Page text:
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A first class guide for the more serious fell walker
on 14 September 2000
The legendry Alfred Wainright's 7-volume Pictorial Guide,which describes in loving detail his selection of 214 peaksin the Lake District, is the bible of devotees of these imcomparable hills. This new guide sets out single-mindedly to provide routes for climbing the "Wainrights" as the peaks have come to be called, and it's the first pocket-sized book to do so. The author has walked the whole round several times and now offers his best shot at a scheme allowing the peaks to be scaled with the minimum of time and effort. Just what is needed nowadays by all those keen, middle-ranking walkers who simply don't have the time, the confidence or the intimate knowledge of the district to plan a complete scheme of walks themselves.
This book fills a real gap in the market since although "AW" himself described ascents of all the tops, plus many ridge routes connecting them, he didn't suggest full-day walks linking the fells together to give complete outings. While there are other guidebooks that do this they're mostly big, heavy volumes so that you must buy a number of them. Walking the wainrights by contrast, is a comprehensive,portable guide, sized and designed so that when opened it will fit into a standard map case with the whole day's route laid out on just two facing pages. (the author rightly insists, however,that the relevent Ordnance survey or Harvey's map is an essential back-up which should be carried together with the book in the same holder.)
Thirty-six circular walks are described, each including at least two Wainrights. The routes are distinct-no summit is visited twice- and "height once gained is not lightly surrendered"! the instructions are very concise, with no purple passages or needless drawing of attention to the views(either you see them or you can't!) and no patronising references to the readers aching limbs. The sketch maps, in two colours, are keyed to the text by numbered waypoints. (the maps, like the photographs,the cover and the book design, are the authors own work.)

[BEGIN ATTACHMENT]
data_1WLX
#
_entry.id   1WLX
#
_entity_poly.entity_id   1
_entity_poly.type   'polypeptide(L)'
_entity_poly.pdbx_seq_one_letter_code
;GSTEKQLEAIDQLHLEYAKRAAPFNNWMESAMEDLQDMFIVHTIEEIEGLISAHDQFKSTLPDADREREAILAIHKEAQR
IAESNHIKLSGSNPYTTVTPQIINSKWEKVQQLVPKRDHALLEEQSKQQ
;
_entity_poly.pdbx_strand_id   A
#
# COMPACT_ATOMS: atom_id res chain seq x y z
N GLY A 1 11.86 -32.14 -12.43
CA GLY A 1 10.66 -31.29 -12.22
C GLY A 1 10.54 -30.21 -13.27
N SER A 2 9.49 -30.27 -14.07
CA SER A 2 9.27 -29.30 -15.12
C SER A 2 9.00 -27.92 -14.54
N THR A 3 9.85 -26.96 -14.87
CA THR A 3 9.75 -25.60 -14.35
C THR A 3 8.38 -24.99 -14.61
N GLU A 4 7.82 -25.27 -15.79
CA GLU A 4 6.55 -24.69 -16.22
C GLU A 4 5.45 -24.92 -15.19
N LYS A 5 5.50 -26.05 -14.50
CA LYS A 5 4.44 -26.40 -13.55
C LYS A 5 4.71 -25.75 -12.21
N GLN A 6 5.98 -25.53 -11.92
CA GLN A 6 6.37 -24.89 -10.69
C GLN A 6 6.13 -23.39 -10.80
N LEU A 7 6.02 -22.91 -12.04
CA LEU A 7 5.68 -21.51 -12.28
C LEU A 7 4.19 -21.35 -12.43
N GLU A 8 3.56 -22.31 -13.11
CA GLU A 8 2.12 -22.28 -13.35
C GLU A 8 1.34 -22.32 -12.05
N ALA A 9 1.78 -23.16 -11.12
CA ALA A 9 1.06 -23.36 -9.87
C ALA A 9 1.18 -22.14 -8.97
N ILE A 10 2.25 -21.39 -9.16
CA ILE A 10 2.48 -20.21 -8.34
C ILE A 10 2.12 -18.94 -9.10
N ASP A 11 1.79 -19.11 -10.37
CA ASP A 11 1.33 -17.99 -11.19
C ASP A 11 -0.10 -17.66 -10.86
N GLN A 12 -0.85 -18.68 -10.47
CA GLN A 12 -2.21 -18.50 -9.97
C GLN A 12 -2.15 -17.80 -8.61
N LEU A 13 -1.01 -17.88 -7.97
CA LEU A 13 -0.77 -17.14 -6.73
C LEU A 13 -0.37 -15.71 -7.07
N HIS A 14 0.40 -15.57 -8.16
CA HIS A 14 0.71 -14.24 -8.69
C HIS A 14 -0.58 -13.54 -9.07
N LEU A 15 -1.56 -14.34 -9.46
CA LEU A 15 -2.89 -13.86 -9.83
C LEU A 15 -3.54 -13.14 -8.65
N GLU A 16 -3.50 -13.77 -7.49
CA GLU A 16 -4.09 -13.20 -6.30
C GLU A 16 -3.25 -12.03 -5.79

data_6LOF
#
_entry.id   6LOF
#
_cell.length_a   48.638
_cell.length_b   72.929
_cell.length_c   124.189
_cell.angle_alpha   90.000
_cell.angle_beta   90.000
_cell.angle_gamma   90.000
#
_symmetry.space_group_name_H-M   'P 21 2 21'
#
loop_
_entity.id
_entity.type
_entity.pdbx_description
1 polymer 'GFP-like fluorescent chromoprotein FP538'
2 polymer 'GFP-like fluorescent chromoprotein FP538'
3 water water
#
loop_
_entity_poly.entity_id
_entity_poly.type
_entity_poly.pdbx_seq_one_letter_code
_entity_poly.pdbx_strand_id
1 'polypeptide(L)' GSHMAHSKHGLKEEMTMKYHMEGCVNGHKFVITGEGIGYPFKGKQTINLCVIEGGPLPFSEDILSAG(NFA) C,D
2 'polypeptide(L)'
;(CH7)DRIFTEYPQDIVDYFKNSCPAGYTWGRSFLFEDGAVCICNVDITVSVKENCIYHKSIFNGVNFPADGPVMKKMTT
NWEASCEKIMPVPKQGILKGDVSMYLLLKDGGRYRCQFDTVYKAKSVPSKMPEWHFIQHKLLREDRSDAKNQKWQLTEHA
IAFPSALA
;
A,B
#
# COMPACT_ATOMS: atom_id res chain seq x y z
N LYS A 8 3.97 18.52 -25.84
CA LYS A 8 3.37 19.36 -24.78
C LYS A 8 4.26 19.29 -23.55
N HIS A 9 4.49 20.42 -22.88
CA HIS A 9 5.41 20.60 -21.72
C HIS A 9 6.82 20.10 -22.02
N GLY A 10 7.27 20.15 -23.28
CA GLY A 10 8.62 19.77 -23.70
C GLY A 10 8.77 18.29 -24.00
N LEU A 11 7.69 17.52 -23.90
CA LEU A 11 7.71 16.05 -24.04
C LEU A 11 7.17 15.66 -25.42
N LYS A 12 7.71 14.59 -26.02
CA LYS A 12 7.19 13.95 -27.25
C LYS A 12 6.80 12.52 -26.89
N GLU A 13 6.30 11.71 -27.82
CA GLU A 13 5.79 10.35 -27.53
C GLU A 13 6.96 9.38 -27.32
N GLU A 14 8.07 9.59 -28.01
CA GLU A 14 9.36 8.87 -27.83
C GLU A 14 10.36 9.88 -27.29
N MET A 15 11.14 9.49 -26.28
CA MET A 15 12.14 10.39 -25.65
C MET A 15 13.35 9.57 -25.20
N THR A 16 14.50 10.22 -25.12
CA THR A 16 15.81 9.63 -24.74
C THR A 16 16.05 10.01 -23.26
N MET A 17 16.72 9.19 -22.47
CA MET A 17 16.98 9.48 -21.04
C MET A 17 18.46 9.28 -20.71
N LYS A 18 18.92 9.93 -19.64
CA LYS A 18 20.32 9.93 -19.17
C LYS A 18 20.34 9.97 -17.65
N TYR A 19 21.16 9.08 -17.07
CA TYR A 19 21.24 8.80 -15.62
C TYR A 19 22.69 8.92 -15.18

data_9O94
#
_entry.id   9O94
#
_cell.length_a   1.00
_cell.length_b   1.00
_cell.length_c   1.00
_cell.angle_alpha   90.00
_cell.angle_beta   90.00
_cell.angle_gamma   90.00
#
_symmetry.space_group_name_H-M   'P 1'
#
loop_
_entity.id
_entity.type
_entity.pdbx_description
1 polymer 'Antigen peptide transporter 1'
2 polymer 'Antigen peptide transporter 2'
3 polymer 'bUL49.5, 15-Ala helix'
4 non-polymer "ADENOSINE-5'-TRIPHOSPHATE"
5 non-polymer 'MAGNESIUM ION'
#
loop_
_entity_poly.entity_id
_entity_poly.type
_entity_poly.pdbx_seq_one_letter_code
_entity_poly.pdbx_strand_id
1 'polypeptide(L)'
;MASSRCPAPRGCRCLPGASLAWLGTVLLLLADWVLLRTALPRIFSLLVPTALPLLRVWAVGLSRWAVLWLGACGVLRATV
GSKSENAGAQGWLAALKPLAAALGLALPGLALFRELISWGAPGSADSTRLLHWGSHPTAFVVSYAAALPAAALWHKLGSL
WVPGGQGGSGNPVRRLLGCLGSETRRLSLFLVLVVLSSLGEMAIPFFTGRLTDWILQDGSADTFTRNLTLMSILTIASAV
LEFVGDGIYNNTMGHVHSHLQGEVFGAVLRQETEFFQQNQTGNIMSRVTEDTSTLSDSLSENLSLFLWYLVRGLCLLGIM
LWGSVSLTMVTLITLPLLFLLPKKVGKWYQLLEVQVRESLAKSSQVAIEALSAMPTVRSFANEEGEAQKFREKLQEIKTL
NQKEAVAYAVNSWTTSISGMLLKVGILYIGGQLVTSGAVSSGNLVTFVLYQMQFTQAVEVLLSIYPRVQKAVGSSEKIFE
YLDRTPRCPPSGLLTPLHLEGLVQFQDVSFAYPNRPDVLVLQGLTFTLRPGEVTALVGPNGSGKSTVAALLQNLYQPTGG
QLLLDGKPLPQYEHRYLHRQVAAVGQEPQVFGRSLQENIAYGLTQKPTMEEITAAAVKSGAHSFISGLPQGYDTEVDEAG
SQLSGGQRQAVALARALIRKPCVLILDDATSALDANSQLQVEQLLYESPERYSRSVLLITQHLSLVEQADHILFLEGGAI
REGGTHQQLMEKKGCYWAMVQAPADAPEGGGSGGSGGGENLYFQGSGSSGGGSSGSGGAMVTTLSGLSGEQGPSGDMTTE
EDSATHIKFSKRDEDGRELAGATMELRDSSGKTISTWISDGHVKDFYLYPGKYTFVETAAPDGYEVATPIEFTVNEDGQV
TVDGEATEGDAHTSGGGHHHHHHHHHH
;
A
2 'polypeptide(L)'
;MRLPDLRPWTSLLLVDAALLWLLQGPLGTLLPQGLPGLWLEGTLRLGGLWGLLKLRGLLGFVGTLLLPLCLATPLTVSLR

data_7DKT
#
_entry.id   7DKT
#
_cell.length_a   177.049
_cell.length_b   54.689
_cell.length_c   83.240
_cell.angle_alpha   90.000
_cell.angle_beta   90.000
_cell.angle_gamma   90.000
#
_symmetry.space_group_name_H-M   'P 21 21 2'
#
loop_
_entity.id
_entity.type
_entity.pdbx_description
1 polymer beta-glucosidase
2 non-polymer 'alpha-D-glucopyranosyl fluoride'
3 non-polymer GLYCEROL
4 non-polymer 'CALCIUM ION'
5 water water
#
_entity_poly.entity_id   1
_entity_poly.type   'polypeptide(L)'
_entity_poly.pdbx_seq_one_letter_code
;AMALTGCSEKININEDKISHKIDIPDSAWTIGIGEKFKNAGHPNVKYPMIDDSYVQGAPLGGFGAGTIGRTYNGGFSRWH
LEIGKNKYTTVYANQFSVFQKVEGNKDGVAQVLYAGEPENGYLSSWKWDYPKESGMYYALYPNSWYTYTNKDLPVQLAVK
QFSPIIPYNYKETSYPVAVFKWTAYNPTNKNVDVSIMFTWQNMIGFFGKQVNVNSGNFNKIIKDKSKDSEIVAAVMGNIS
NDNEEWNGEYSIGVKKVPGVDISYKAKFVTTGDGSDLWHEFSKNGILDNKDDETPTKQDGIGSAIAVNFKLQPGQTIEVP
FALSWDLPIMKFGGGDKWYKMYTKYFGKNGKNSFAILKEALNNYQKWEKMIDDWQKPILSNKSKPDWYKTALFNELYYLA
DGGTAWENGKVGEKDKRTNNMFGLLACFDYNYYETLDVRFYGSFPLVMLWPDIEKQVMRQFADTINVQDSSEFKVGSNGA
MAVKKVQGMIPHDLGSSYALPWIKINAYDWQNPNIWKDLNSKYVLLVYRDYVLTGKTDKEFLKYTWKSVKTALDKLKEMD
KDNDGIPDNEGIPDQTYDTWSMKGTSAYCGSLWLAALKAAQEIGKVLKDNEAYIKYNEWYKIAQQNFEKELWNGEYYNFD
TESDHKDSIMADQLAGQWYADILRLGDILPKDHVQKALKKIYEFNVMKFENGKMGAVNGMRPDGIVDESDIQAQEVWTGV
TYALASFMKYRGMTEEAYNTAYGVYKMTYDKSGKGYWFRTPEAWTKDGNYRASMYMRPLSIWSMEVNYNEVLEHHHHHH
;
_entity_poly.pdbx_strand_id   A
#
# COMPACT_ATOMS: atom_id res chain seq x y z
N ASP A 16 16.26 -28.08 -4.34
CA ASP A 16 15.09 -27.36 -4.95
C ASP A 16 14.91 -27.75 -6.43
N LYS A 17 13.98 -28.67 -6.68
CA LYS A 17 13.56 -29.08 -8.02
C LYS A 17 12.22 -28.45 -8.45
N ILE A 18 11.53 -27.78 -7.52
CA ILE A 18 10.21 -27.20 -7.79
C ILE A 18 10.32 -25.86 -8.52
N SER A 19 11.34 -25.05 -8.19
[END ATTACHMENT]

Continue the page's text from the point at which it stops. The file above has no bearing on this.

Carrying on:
The walks vary in lenght and difficulty. The easiest is a five mile stroll ("for a sunny evening") covering Low Fell and Fellbarrow on the north-west fringe of the district. The toughest two are "The Newlands Watershed" (15 miles and 5,700ft of accent) and "A Buttermere Marathon" (16 miles and 4,400ft). These are demanding expeditions by the standards of most of us and the author must still be in good shape despite his fifty-odd years of peak bagging! Less fit or determined walkers, and those with mobility problems such as myself, may well draw the line at about ten miles and 3000ft of accent in one day. Such people, probably in the majority, will welcome a unique feature of this book, which is the measured and timed two-day alternatives that are offered for all the longer walks. readers who chose a lot of the alternatives will find that they'll take nearer sixty than thirty-six outings to traverse all tht Wainrights, but any who finish the task will, as the author says,"have set foot on practically all the highest ground in the Lakeland-a satisfying and pleasureable achievement and one to be proud of.
as well as the route information, and some very stern advice on footpath etiquette, the book has useful sections on Lakeland geology and place-names that will surely enrich the readers experience of the hills. There are moments of humour. Fun is poked at all those publications with "a guidebook's soul trapped in a coffee-table books body"-and the author is not afraid of controversy. He detests unnecessary gadjets, safety mania and overdressing for the fells. Clearly he wouldn't be seen dead with a pair of trekking poles(at least not just yet) or a GPS and he's not too keen on waterproof trousers or gaiters-or even on jackets. His navigation technique is over simple for me and most of my friends but he swears it works well enough for the Lake District hills (" small even by British standards") I'm told he is a scientist,and so at home with metric units, but he ignores them totally in this book and for "practical and sentimental" reasons sticks to miles, yards and feet, which may upset some readers. I personally think he has a bit of "The Wainright" in him.
However these are minor quibbles. The author has made his wealth of experience available to other Lakeland walkers, and his obvious love of roaming the fells is illuminated in his book.
It's quite simply a must for anybody who enjoys the mountains and even better for anyone who wants to climb the "Wainrights" in one lifetime